Satyananda Stokes

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Satyananda Stokes
Born (1882-08-16)August 16, 1882
Philadelphia, Pennsylvania
Died May 14, 1946(1946-05-14) (aged 63)
Shimla, Himachal Pradesh
Occupation Farmer
Spouse(s) Priyadevi Stokes (born Agnes)
Children Prem Stokes, Satyavati Stokes, Tara Stokes, Savitri Stokes, Vidya Stokes
Parents Samuel Evans Stokes Sr.,
Florence Spencer

Satyananda Stokes (16 August 1882 - 14 May 1946) was an American who settled in India and participated in the Indian Independence Movement.[1] He is best remembered today for having introduced apple cultivation to the Indian state of Himachal Pradesh, where apples are today the major horticultural export crop.

Early life[edit]

Satyananda was born Samuel Evans Stokes, Jr., in an American Quaker family. His father, a very successful businessman, was the founder of the Stokes and Parish Machine Company which was a leading manufacturer of elevators in the USA. The Young Samuel did not acquire any professional skill as he was not interested in business. Nevertheless, his father made many efforts to involve him in running the business but Samuel was not interested as he believed in doing greater good in life. Since the family was wealthy, they provided for his needs.

In 1904, aged 22, Samuel came to India to work at a leper colony located at Subathu in the Shimla. His parents were opposed to this move, but he did it anyway because it was a job where he felt happy and satisfied. India was also far away from his parents and other people who looked down on him for not taking over his family business with eagerness. The lepers needed him and adored him and the other local people treated him with great respect because he was a white man doing a pious job. Once his parents realized that this job fulfilled some deep emotional need of their son, they supplied him with considerable money, which he used both for the leper colony and for helping local villagers in small ways, all of which further enhanced his respectability. Raised a Quaker, Samuel was drawn to the asceticism that is exalted in Indian spirituality and began living a simple, frugal life among the villagers, becoming a sort of Christian Sannyasi.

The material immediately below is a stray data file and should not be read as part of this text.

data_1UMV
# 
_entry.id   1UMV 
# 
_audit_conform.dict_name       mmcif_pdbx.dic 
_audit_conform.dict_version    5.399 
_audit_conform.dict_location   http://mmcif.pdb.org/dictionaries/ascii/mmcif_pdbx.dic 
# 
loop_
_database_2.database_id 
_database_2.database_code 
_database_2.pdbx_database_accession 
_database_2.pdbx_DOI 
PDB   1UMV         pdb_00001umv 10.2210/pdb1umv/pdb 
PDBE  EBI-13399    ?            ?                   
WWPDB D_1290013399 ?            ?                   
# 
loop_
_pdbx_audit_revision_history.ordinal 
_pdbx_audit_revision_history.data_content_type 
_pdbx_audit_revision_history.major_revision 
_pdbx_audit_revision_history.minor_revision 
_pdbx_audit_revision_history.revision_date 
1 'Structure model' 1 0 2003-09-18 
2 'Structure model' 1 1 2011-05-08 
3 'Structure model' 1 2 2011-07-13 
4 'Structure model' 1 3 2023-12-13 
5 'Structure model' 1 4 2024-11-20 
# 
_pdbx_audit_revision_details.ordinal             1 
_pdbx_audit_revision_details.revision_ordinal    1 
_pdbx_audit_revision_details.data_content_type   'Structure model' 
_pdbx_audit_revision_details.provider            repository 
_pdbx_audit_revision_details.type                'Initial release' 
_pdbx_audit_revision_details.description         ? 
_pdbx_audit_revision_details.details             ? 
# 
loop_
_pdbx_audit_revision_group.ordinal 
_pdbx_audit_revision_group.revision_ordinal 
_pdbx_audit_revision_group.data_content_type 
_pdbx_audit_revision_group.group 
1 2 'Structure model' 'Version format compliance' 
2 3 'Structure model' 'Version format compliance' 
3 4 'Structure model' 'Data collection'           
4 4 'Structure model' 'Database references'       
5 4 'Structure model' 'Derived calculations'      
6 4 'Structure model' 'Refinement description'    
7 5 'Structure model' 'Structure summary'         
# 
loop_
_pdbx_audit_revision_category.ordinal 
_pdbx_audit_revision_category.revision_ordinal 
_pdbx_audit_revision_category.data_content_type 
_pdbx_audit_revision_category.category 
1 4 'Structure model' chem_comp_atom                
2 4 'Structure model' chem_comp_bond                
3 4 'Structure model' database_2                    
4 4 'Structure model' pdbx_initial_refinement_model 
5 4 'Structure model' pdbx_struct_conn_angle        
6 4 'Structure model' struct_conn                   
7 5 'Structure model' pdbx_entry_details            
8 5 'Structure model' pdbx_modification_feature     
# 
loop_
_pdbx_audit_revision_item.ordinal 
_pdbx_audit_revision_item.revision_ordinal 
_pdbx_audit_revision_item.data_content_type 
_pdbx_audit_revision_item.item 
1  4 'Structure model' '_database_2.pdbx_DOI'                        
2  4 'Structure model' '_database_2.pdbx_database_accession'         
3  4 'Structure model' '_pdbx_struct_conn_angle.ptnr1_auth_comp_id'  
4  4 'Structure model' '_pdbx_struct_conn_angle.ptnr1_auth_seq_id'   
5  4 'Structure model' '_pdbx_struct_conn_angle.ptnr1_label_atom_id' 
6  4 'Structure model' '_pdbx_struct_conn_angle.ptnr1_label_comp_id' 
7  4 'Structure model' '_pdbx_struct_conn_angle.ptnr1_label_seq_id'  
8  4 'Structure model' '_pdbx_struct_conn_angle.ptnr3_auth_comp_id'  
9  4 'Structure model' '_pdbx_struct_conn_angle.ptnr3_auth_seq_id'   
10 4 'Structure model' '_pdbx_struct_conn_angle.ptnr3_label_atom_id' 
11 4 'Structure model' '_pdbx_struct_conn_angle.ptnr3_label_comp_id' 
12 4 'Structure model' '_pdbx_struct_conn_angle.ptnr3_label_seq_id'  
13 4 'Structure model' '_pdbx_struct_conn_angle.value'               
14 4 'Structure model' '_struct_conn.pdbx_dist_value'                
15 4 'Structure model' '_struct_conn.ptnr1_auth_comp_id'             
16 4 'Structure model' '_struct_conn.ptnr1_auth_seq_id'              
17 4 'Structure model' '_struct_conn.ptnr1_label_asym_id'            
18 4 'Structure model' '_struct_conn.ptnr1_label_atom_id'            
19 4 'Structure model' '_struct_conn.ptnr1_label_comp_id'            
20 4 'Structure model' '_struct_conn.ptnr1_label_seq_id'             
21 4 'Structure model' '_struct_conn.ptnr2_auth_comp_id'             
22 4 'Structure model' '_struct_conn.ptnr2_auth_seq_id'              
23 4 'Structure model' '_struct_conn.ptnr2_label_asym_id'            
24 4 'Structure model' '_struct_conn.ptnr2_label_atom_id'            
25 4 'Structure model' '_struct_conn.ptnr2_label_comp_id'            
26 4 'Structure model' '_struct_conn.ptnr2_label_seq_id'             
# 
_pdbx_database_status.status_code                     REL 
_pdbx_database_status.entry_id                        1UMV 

A few years later, the Archbishop of Canterbury, who was visiting the Viceroy at Shimla (the summer capital of the British Raj) heard of the leper colony and was impressed. He encouraged Samuel to form an order of Franciscan Friars, an order of monkhood committed to living in poverty and aiding the diseased and dying. Samuel formed such an order, but his membership in this wandering brotherhood of monks lasted only two years.

In 1912, Samuel married a local Rajput girl, gave up his life of poverty, purchased a chunk of farmland near his wife's village and settled there. His wife, Agnes, was the daughter of a first generation Rajput Christian.[2] Samuel's father had settled a considerable fortune upon Samuel, and the purchasing power of this inheritance was magnified manifold in the remote, beautiful part of India where he settled. He had also by now dealt with the demons of failure that had plagued his growing years, and as a white man in an uncritical rural society, in the company of an Indian wife who was non-judgmental and made few demands on his, Samuel was happier than he had ever been before. The family grew with the birth of five children.